• Read the instructions on the can of spray baste. It tells how much, how far, etc.

  • Account for any overspray: cover the floor around the area, lay down an old sheet beneath the quilt back, or cover/protect the table with newspaper.

  • Spray baste in a well-ventilated space.

Quilting the quilts: Free-form and free-motion

Cuddle quilts and charity quilts are great for experimenting and practicing your free-motion quilting. The recipients of your endeavors will love the quilt and appreciate your kindness regardless of your skill level. And how do you get better at FMQ? With practice!

Load several bobbins before you start quilting.

Here are time-saving tips for machine quilting:

  • I used the same backing fabric for all three quilts. Choose a matching thread and load several bobbins before starting. If your backing fabrics are different, you could use a neutral/blending thread in the bobbin for all.

  • Load one extra bobbin for adding the binding by machine.

  • I don't mark the tops. Just drop the feed dogs, hit the pedal, and quilt intuitively!
  • Start quilting somewhere in the middle (on a "busy" fabric) and meander around, moving toward the edges of the quilt sandwich.

Large flowers were free-motion quilted on this Cuddle Quilt.

  • Be inspired by the fabrics to come up with a quilting design. The big-patch quilt (above) was free-motion quilted with large flower motifs. The feather-and-swirl design was inspired by the peacock tails (below).

Cuddle quilt made with a fabric panel.
Free-motion feather motifs mimic the peacock plumes.

  • Quilt with a larger motifs to cover the top in less time.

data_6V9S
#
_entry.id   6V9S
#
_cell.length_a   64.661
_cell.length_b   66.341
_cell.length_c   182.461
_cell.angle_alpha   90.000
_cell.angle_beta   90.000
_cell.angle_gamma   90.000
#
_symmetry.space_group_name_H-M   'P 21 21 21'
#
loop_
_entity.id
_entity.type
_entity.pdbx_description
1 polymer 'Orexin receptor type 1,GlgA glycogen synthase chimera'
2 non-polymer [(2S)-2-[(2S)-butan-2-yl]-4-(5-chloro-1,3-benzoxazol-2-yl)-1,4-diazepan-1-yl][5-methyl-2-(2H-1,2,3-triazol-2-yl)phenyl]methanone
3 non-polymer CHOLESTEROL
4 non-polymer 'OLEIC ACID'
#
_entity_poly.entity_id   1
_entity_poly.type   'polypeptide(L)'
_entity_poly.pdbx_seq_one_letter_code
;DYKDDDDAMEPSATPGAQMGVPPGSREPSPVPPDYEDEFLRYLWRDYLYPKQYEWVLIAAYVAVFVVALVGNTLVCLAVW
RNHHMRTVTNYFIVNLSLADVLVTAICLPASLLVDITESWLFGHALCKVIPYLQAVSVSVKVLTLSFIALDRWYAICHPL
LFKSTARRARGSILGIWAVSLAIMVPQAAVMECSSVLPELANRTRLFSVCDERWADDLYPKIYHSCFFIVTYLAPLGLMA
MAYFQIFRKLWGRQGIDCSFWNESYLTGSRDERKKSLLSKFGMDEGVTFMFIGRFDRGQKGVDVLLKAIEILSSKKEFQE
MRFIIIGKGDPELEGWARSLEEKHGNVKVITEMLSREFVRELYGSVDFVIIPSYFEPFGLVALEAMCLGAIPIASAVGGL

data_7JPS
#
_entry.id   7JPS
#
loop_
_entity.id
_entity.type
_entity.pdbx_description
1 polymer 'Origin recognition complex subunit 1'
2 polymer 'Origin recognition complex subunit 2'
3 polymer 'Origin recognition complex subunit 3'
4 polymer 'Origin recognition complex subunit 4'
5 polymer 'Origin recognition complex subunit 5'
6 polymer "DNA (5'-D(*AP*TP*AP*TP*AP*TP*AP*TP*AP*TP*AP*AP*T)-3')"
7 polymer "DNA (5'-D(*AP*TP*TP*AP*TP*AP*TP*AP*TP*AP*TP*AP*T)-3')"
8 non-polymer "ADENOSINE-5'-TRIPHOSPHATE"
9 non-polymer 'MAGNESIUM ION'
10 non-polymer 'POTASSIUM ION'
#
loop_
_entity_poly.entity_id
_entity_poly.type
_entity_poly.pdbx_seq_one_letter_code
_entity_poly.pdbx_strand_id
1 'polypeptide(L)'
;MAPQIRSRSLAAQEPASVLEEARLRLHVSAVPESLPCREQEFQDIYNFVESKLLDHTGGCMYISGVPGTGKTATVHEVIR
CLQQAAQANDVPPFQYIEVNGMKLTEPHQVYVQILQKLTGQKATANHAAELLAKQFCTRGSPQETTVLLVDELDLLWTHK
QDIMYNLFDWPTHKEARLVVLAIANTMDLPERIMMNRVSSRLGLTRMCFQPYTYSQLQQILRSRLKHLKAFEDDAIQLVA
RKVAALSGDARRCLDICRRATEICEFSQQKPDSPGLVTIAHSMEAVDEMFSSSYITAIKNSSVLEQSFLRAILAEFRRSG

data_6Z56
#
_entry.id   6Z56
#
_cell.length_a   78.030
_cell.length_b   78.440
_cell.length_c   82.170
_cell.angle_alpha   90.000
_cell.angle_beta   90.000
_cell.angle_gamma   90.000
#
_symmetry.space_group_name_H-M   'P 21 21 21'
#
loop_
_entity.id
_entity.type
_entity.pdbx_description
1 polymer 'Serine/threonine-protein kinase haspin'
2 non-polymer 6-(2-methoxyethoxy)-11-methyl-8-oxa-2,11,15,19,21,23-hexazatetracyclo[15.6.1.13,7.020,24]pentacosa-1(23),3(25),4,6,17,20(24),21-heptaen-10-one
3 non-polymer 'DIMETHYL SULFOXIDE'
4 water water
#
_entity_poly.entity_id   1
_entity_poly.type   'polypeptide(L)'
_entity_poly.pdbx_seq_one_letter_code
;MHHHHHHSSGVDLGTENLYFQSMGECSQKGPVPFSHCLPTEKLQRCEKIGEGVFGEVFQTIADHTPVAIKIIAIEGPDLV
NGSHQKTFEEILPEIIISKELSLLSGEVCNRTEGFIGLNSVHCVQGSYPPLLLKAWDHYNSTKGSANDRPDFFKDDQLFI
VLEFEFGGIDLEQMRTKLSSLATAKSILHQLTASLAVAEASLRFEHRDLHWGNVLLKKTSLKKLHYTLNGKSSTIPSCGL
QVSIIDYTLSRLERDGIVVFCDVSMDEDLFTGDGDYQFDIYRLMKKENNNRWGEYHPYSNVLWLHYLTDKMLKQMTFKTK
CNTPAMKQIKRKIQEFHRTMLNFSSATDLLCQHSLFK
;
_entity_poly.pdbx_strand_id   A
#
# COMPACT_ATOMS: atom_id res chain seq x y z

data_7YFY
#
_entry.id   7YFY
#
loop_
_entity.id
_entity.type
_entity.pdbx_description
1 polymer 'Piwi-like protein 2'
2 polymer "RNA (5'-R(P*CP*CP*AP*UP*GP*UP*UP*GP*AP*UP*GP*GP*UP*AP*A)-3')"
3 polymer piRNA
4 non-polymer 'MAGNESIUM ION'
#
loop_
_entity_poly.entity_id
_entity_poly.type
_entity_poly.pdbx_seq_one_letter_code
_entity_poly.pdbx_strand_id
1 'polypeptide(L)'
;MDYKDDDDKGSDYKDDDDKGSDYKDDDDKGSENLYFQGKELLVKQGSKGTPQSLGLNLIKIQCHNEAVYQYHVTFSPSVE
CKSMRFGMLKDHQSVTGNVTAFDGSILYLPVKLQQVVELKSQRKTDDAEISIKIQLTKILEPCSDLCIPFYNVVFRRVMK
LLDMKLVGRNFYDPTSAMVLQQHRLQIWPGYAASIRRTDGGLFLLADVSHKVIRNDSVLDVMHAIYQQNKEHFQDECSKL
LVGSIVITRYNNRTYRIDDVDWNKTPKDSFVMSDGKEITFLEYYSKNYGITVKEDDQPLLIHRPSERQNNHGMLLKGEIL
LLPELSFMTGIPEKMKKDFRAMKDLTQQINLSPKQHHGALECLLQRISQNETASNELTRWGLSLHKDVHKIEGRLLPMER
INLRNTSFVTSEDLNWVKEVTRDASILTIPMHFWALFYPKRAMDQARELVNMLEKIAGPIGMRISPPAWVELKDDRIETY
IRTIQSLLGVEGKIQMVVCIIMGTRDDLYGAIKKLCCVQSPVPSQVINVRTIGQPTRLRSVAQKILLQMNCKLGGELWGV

• Combine one or more motifs such as the swirls and circles (below). Sometimes you need a different motif to fill weird spaces, to change the direction of your quilting path, or just make the quilting more interesting—for you (the quilter), and for the viewer.

Free-motion quilting with large swirls and circles.

Machine binding

Hands down, machine binding is much quicker than hand binding. 

  • I periodically cut 2.5" strips of left-over or stash fabrics to make bindings. Sometimes they are from a single print, sometimes they are scrappy bindings.
  • I use a piece of double-sided, water soluble sticky tape (made for sewing and quilting) to keep the miters in place when machine stitching the top. Or use a basting glue (like Roxanne's Glue Baste It).
  • You could use the water soluble tape or basting glue to secure the entire binding to make the sewing go quickly.

Machine binding on Cuddle Quilts.

Adding a special detail

Just because a quilt is made with time-savings techniques and tools, doesn't mean you can't add a personal detail to make it special. Here are some ideas:

  • A scrappy binding can be a fun detail and echo the variety of colors that are in the patchwork.

Switch out the top thread with a variegated thread to add a special detail to the free-motion quilting.

  • I used a variegated thread on the turquoise border on the peacock quilt. It doesn't show well in this photo, but the sparkles of the reds and oranges in this variegated thread add a surprising detail.

Here are additional photos of the quilting and the finished cuddle quilts.

Border and corner free-motion quilting.

Feathers and swirls on the peacock panel quilt.

Free-motion machine quilting (back view).

Finish quilt sizes:

  • Peacock panel quilt: 41.5" x 46"
  • Two-fabric block quilt: 29.5" x 35"
  • Big patch quilt: 34.5" x 36.5"

Three completed cuddle quilts.

Sunday, August 13, 2023

Spray basting and free-motion quilting small charity quilts

One of the fun and fulfilling aspects of quilting is creating small charity quilts as a way to show kindness and bring smiles to others. This weekend, my guild held its annual Cuddle Quilt workshop and I brought three pieced quilt tops to the workshop to take part in the “group spray-basting session” to prepare the tops for free-motion quilting.

Load the bobbins. Get out the quilting gloves. Get ready for free-motion quilting charity quilts.

Making small charity quilts

The cuddle quilts the guild makes are for children. They are small, lap size, or the size for a child to nap on. For these quilt tops, we aim for a quilt size that is no more than 42” - 43” wide. This size accommodates a backing fabric can be cut from a bolt of 44"/45" fabric without having to piece it.